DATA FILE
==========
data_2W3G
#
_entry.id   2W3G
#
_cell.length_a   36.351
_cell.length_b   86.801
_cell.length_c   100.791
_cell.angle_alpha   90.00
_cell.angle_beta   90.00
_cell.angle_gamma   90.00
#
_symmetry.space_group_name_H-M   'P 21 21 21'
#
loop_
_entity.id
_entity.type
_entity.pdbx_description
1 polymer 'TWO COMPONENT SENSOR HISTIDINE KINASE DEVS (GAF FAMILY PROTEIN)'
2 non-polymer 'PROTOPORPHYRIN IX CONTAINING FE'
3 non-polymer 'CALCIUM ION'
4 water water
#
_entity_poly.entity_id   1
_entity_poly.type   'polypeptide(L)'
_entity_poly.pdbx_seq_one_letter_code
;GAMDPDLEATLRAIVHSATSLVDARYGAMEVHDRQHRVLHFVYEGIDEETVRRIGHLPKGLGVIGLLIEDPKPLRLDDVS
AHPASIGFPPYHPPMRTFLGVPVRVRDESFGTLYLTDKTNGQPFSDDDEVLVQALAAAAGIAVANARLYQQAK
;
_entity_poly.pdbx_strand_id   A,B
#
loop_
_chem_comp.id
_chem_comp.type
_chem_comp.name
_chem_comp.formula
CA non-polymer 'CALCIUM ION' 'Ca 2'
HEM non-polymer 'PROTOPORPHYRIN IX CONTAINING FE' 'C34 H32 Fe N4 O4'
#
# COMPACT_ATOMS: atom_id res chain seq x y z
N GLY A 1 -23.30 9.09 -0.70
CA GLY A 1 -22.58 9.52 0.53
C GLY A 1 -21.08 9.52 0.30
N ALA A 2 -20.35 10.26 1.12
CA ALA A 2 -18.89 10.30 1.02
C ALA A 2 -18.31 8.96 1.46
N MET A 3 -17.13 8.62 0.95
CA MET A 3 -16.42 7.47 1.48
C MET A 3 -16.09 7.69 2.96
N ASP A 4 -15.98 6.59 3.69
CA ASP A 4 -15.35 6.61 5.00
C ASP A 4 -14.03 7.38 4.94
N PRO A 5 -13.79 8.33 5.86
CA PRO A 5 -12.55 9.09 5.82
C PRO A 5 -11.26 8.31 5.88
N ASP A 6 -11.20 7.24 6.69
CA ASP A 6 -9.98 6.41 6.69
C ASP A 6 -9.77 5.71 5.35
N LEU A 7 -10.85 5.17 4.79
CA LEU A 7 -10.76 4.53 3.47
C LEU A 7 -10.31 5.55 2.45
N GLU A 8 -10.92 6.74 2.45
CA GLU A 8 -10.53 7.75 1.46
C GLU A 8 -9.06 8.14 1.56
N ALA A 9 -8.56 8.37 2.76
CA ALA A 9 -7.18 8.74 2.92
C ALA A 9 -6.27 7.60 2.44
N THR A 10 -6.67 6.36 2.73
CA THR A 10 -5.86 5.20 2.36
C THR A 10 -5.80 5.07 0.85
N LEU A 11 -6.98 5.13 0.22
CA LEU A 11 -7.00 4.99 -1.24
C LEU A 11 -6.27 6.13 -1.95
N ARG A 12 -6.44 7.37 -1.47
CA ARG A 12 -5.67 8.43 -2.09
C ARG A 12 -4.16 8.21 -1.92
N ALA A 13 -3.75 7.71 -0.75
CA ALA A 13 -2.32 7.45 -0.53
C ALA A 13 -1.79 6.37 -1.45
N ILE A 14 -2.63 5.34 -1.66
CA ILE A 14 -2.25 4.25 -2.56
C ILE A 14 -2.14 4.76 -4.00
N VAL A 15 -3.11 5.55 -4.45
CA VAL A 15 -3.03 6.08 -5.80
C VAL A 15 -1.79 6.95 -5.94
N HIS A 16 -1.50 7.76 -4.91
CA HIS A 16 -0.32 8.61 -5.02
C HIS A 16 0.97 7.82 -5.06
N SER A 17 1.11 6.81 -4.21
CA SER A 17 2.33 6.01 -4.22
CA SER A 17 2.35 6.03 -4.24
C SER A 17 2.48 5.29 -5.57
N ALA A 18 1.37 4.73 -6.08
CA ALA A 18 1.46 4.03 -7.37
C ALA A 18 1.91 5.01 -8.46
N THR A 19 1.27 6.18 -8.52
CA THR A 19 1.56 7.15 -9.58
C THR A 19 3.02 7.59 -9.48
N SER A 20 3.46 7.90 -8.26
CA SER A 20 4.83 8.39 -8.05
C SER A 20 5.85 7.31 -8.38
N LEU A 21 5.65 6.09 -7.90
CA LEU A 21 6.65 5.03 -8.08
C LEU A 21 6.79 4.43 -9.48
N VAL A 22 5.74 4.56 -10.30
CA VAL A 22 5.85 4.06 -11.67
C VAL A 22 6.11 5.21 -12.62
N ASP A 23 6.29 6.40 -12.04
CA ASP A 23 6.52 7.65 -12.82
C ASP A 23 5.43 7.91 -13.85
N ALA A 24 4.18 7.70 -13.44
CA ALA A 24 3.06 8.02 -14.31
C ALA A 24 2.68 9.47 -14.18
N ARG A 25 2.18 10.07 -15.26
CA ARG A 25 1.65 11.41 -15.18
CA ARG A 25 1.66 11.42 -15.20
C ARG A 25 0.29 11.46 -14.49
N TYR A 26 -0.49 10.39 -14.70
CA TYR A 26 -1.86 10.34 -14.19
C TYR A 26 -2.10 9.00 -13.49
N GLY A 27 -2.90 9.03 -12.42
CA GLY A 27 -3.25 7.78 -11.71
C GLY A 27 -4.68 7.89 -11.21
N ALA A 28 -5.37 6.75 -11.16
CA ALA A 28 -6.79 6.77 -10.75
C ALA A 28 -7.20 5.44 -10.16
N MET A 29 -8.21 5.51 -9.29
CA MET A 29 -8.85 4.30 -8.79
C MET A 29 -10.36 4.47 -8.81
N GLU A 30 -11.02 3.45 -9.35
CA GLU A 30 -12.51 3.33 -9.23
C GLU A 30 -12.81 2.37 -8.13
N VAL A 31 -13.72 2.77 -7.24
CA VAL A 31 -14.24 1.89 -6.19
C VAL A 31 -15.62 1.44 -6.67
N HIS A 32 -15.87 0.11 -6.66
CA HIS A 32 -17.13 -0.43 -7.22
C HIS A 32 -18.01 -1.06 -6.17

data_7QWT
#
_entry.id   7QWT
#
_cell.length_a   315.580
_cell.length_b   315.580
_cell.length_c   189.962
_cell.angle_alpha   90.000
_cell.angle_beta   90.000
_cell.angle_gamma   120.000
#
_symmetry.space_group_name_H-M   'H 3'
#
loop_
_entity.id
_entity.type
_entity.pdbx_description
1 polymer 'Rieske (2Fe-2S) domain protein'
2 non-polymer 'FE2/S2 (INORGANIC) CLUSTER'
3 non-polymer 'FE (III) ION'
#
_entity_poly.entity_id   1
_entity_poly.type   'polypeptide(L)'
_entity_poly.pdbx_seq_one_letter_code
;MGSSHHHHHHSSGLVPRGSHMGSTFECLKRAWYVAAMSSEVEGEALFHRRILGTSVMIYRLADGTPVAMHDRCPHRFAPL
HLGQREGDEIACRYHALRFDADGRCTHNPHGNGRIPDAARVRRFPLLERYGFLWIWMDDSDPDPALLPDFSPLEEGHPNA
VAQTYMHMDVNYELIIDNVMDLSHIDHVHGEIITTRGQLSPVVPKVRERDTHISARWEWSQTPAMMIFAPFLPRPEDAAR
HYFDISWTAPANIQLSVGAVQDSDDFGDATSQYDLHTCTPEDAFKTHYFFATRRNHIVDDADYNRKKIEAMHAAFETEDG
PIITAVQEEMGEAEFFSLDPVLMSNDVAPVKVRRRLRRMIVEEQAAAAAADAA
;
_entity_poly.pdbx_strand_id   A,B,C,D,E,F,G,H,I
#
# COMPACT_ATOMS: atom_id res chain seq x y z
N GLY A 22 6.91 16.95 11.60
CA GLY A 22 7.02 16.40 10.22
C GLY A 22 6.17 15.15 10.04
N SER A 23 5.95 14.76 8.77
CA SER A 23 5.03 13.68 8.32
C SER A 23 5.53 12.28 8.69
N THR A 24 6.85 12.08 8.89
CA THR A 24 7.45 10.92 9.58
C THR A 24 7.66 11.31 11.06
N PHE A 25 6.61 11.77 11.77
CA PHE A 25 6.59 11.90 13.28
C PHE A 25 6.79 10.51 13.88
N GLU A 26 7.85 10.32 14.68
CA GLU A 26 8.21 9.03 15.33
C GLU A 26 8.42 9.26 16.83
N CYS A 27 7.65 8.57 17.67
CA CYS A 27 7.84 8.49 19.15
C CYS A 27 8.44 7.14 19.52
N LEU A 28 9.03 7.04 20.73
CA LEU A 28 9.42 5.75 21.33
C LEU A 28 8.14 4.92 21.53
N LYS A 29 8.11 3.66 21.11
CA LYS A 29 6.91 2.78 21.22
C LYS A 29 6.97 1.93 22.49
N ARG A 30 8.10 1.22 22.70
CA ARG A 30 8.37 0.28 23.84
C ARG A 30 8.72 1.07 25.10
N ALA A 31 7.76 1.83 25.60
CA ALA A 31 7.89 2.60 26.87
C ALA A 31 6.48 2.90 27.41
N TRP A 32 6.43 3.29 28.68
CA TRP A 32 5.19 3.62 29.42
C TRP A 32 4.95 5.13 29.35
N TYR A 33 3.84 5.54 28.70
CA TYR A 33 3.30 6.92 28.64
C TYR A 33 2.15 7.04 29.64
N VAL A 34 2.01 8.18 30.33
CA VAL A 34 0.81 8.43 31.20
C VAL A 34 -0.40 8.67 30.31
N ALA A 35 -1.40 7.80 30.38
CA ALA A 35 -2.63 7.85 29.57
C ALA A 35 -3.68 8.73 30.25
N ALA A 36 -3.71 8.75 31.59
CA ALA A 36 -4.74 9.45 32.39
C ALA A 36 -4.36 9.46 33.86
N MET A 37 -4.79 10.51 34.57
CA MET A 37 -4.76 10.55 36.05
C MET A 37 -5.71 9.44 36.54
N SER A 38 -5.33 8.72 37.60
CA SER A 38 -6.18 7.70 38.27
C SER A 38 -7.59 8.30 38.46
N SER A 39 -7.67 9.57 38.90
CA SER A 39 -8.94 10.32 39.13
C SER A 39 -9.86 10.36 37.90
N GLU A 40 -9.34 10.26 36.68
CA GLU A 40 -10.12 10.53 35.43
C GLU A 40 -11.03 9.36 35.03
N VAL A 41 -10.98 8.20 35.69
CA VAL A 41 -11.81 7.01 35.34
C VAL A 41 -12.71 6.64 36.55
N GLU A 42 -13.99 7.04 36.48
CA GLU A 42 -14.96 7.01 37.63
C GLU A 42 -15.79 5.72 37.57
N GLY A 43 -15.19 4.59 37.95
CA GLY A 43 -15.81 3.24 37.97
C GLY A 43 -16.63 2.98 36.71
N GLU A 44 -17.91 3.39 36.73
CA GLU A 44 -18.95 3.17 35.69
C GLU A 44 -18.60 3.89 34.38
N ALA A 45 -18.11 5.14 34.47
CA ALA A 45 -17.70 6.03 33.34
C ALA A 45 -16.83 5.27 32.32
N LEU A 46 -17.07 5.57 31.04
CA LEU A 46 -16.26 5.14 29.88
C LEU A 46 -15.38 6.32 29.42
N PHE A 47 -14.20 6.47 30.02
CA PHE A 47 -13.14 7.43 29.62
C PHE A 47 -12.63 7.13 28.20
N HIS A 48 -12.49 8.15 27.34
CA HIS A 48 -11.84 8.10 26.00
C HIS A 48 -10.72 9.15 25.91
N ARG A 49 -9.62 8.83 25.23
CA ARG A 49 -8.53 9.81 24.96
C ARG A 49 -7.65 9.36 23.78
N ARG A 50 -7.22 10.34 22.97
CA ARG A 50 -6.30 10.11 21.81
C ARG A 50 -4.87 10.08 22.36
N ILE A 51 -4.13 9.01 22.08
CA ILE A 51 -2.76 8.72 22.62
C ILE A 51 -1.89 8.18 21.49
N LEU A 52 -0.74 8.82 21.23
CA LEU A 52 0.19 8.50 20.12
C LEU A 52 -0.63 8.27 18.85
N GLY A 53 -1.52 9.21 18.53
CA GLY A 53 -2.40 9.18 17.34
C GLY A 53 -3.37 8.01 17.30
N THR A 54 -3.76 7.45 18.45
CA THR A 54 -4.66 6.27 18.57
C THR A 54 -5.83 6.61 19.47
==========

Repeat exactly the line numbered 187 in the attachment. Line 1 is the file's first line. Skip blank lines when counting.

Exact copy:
CA CYS A 27 7.84 8.49 19.15